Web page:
ACC partners with Amgen and Veradigm on TRANSFORM: ACS study

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Drawing blood for a cholesterol test

The American College of Cardiology (ACC) will collaborate with Amgen and Veradigm on a study to transform care for acute coronary syndrome (ACS) patients at risk for future cardiovascular events. TRANSFORM: Accelerating Lipid Lowering Post ACS (TRANSFORM: ACS) will ensure ACS patients quickly receive cholesterol testing in the hospital and guideline-recommended therapies to reduce LDL cholesterol in the hospital and upon discharge.

ACS is any condition that causes sudden reduced blood flow to the heart, including myocardial infarction (MI). It often causes severe chest pain or discomfort and must be diagnosed and treated quickly to improve blood flow and prevent future complications or problems.

Statins to reduce LDL, or bad, cholesterol are a cornerstone in the secondary prevention of cardiovascular events after an MI, and guidelines recommend that high-intensity statins be initiated in-hospital for ACS patients. However, LDL-C goals as recommended by ACC/AHA 2018 Guideline on the Management of Blood Cholesterol and ACC Non-Statin Expert Consensus Decision Pathway, are frequently not attained.

“Research has noted gaps in optimal care delivery for ACS patients. Our collaborative study will investigate mechanisms for early initiation, and test pilots for close follow-up, of lipid lowering therapies,” said ACC president Athena Poppas. “ACC is mission driven to transform cardiovascular care for all patients, and this novel approach should reduce the risk of recurrent major adverse events.”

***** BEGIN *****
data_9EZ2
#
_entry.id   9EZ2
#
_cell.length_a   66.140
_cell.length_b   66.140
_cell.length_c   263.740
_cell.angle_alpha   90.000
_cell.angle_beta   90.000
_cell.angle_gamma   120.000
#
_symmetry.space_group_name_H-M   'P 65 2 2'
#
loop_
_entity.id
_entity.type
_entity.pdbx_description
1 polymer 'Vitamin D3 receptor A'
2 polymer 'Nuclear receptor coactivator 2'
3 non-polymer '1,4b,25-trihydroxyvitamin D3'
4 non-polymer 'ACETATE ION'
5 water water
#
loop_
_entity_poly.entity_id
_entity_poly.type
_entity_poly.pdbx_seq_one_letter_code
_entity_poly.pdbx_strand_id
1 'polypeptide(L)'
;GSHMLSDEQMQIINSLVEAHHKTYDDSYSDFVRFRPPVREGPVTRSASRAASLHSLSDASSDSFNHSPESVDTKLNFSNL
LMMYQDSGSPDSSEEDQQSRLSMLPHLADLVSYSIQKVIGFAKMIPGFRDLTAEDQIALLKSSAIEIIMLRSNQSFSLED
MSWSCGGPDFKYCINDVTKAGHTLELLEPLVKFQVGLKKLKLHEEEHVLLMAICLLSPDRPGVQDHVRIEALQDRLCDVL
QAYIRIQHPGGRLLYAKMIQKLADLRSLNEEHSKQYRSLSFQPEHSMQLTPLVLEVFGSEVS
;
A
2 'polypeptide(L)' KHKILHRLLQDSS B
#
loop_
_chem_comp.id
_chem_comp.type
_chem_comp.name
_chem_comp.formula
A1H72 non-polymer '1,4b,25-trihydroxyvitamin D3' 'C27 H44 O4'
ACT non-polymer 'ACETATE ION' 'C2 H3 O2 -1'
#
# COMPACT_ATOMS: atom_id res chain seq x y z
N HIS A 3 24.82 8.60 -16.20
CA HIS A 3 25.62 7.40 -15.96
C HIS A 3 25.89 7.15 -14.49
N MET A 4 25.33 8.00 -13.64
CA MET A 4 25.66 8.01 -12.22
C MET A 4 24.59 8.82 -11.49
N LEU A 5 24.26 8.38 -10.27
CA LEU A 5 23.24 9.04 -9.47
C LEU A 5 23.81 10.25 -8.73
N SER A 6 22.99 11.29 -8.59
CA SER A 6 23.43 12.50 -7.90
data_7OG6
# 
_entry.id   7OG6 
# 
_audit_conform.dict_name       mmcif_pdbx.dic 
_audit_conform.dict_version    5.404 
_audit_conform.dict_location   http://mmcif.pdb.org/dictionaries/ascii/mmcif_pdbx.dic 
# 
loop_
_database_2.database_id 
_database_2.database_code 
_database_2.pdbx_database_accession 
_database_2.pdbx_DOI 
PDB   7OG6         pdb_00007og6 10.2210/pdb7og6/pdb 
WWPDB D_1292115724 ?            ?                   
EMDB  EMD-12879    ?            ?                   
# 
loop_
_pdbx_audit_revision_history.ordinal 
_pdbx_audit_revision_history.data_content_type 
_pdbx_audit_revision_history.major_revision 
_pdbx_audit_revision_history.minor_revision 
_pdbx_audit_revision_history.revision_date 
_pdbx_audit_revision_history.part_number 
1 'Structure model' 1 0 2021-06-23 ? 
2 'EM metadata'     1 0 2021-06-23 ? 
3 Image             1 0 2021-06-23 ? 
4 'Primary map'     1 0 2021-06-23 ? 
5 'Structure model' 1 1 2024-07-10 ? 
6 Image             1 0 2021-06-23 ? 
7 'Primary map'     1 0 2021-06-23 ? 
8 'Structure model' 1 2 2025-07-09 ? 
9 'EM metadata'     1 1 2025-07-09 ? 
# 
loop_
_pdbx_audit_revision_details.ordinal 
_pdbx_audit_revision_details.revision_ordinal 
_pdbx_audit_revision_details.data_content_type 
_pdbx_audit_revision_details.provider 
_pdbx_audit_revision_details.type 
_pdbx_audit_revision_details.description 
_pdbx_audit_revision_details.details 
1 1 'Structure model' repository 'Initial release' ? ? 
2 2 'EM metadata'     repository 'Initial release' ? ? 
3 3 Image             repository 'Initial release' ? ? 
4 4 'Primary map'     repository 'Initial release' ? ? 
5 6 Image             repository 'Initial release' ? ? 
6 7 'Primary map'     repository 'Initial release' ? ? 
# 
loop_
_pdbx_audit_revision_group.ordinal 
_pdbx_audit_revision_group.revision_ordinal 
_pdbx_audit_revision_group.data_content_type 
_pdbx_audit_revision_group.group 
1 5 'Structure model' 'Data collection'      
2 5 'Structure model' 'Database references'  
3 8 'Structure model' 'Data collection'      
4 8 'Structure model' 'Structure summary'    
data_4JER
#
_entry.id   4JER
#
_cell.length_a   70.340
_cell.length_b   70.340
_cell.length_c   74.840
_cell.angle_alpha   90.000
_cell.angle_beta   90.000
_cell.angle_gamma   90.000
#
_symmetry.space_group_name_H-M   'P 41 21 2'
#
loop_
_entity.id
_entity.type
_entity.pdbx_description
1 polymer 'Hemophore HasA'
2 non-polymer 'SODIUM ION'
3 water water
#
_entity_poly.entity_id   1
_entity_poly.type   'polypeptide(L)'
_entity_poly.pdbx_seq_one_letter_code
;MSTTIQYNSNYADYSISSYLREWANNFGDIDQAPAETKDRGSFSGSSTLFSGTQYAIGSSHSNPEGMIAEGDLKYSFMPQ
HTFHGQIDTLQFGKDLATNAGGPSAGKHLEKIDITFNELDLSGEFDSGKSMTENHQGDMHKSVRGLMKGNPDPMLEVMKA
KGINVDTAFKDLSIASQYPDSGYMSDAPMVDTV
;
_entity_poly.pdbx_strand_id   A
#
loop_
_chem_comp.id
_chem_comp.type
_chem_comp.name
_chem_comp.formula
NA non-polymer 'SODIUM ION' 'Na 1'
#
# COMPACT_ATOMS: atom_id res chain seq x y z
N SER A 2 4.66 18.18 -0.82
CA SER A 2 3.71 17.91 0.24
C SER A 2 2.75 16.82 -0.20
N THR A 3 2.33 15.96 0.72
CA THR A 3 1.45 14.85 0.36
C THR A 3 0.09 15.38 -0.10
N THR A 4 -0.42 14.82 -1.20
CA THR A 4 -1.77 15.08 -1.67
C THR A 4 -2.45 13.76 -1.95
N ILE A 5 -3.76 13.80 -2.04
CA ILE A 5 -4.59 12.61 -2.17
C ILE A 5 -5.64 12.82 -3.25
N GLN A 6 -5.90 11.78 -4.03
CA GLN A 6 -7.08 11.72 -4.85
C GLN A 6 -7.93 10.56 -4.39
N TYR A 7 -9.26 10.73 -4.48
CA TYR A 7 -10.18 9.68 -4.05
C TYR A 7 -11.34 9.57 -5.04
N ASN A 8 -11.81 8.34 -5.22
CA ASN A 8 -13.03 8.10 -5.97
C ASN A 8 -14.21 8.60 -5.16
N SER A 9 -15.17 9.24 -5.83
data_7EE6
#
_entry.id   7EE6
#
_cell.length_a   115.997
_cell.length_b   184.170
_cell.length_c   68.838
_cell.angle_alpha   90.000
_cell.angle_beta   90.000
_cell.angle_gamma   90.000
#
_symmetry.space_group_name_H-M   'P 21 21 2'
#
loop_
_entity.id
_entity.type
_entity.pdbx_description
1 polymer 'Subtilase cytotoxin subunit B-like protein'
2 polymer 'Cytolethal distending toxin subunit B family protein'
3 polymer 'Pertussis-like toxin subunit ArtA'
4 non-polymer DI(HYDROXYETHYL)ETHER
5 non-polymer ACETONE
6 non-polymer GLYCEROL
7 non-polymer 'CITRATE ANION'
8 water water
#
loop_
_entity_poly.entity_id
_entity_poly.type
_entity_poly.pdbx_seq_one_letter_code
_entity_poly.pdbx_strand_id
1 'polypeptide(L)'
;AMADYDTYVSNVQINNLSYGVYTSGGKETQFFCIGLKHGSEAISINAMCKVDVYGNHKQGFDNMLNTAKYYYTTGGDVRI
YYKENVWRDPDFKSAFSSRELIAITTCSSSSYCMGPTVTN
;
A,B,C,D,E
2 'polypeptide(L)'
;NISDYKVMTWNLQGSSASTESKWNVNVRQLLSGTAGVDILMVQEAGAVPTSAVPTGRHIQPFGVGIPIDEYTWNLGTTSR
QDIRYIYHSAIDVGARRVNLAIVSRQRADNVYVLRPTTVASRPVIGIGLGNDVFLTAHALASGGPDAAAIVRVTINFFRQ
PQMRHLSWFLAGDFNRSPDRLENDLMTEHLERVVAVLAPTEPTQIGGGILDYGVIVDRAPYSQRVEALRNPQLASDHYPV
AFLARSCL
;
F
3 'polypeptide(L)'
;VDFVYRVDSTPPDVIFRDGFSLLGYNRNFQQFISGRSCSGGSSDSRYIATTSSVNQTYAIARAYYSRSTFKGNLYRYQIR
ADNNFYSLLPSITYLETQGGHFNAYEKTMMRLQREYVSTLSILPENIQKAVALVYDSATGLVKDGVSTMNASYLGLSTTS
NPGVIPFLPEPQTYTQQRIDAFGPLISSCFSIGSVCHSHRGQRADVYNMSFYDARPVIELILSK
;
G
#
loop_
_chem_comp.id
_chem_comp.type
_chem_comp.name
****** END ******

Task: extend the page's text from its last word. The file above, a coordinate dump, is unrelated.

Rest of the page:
The primary goal of the TRANSFORM: ACS programme will be to improve the rate of lipid panel testing and lipid lowering treatment intensification in ACS patients within 75 days after hospital discharge. Rapid cholesterol testing after a cardiovascular event within the hospital is hypothesised to drive initiation of lipid lowering treatment within the first-year post ACS, which could increase compliance and help patients avoid events more rapidly than current standard of care.

“LDL-C is one of the most important modifiable risk factors in reducing the risk of another cardiovascular event and studies have shown that many people who are at very high-risk, including those with ACS, are not being treated to the ACC/AHA guidelines and more intensive efforts are needed,” said Cesar Cerezo Olmos, vice president of Global and US Medical for Amgen’s General Medicine business unit. “Supporting TRANSFORM: ACS represents our commitment to helping patients with cardiovascular disease improve outcomes, as well as our proactive approach to care designed to predict and help prevent another potentially life-altering CV event from happening.”

The project will have two phases. Phase one will focus on supporting in-hospital lipid lowering treatment of post-ACS patients as recommended. Phase two of the program will evaluate quality improvement by following discharged ACS patients into the outpatient care setting to evaluate trends in treatment and risk prevention for up to a year post-discharge.

“Veradigm is thrilled to participate in this innovative program with the ACC and Amgen, focused on optimising the care for ACS patients as they transition across care settings” said Tom Langan, CEO of Veradigm.  “By leveraging national inpatient and outpatient cardiovascular registries, this study has the potential to improve health outcomes by helping patients to achieve target LDL-C levels and thus significantly lowering their risk of future cardiac events.”


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